The island is covered by an impenetrable mangrove forest and, according to Kamel, is a safe refuge for the bats, who rest unseen in the centre of the island by day. As dusk falls we are astonished by the sheer quantity of flying foxes that rise up into the sky to fly off across the sea to the neighbouring island of Flores, just 4 km away. The sky is flooded by their silhouettes, which look somewhat clumsy and slow moving from a distance.
The show lasts for almost an hour. We return to port when it is dark, accompanied by the final few bats to emerge, who fly over the water around our boat as if they were bidding us farewell. We wonder where they are going. In the end, we leave the island with a certain sense of satisfaction that in Indonesia the more modern ways of appreciating nature are beginning to include bats.
Quite possibly all cultures share an admiration for nature, which can often be hard to appreciate if you come from elsewhere. We visited the bird market at Pasar Burung in Denpasar (Bali), where we expect to find bats on sale. The profusely decorated homemade cages seem to compete in beauty with the numerous colourful species of exotic wild birds that are up for sale. However, a closer look at the back rooms of some of these shops reveals a less charming reality: cages in which dozens of birds are crowded into minute spaces waiting to be bought or put on show; baby monkeys chained up in the dark that watch us pass by, their eyes wide-open in fright; birds of all sorts kept in paper boxes with neither food nor water; and bats kept in minute cages in which they barely fit. The bat seller tells us that they are well looked after, that they live a long time, and that people buy them to keep at home. The cost of a bat in Bali confirms that they are not sold for food: each bat costs in the region of 15–75 €, depending on the species. It is increasingly difficult to find bats on Bali, we are told, and so the bats on sale here come from the neighbouring island of Borneo.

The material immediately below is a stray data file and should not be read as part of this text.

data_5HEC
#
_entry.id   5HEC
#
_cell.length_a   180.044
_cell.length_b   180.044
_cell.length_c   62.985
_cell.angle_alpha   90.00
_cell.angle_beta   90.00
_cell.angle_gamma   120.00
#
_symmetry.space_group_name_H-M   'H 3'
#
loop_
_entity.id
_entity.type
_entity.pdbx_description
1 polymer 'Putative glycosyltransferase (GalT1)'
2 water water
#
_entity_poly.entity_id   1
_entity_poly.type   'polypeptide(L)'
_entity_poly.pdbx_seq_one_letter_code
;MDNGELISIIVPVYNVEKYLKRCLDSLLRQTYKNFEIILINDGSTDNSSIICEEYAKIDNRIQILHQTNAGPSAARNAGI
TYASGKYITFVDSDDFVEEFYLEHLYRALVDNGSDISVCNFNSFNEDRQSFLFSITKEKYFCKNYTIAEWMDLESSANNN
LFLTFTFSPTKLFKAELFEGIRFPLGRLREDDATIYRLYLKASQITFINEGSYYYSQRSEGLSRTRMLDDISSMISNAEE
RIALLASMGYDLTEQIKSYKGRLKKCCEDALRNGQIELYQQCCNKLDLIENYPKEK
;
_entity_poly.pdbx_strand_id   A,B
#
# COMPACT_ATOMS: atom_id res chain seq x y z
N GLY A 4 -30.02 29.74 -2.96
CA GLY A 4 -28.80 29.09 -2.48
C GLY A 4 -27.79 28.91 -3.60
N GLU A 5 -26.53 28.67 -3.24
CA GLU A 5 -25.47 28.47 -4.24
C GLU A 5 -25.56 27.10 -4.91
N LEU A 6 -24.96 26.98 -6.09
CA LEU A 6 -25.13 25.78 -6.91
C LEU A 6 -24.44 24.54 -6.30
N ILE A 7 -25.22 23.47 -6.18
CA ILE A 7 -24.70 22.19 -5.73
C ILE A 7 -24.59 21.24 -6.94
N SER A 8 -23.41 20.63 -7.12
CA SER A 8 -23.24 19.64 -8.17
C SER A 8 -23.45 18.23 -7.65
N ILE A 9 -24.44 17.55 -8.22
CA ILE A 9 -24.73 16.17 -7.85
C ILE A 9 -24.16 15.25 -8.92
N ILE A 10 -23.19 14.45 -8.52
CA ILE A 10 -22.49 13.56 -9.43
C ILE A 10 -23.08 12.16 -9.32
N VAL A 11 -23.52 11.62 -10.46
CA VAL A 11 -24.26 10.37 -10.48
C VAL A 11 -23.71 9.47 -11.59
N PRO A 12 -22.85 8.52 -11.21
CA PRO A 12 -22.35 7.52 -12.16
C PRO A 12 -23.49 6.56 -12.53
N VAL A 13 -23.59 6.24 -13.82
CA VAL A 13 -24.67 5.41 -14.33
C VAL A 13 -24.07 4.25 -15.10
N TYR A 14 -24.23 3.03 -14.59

The island of Bali lies at the centre of the vast Indonesian archipelago and is the region’s main tourist destination. It is well known for the countless Hindu temples that adorn the island and it is precisely one of these temples that has brought us here. Goa Lawah (bat cave in Balinese) provides visitors with a surprising image of a sanctuary in which thousands of bats take shelter and are protected by local worshippers. It is forbidden to enter the cave and all living creatures must be respected and protected. Those who fail to respect these rules fall into disgrace or even risk death. Mangku, the temple’s priest, tells us that “Humans must live in harmony with themselves, with God and with Nature. Bats have always lived in the temple and so he or she who doesn’t want the bats here shouldn’t come to the temple.” We travel around the island looking for evidence of bat worship. We find that in the Hindu creed, well illustrated on statues and engravings in the temples, the image of the bat is not present. Neither do we detect them in the forests where we would most expect to find them. The sanctuary of Goa Lawah seems to be the last refuge for bats on Bali.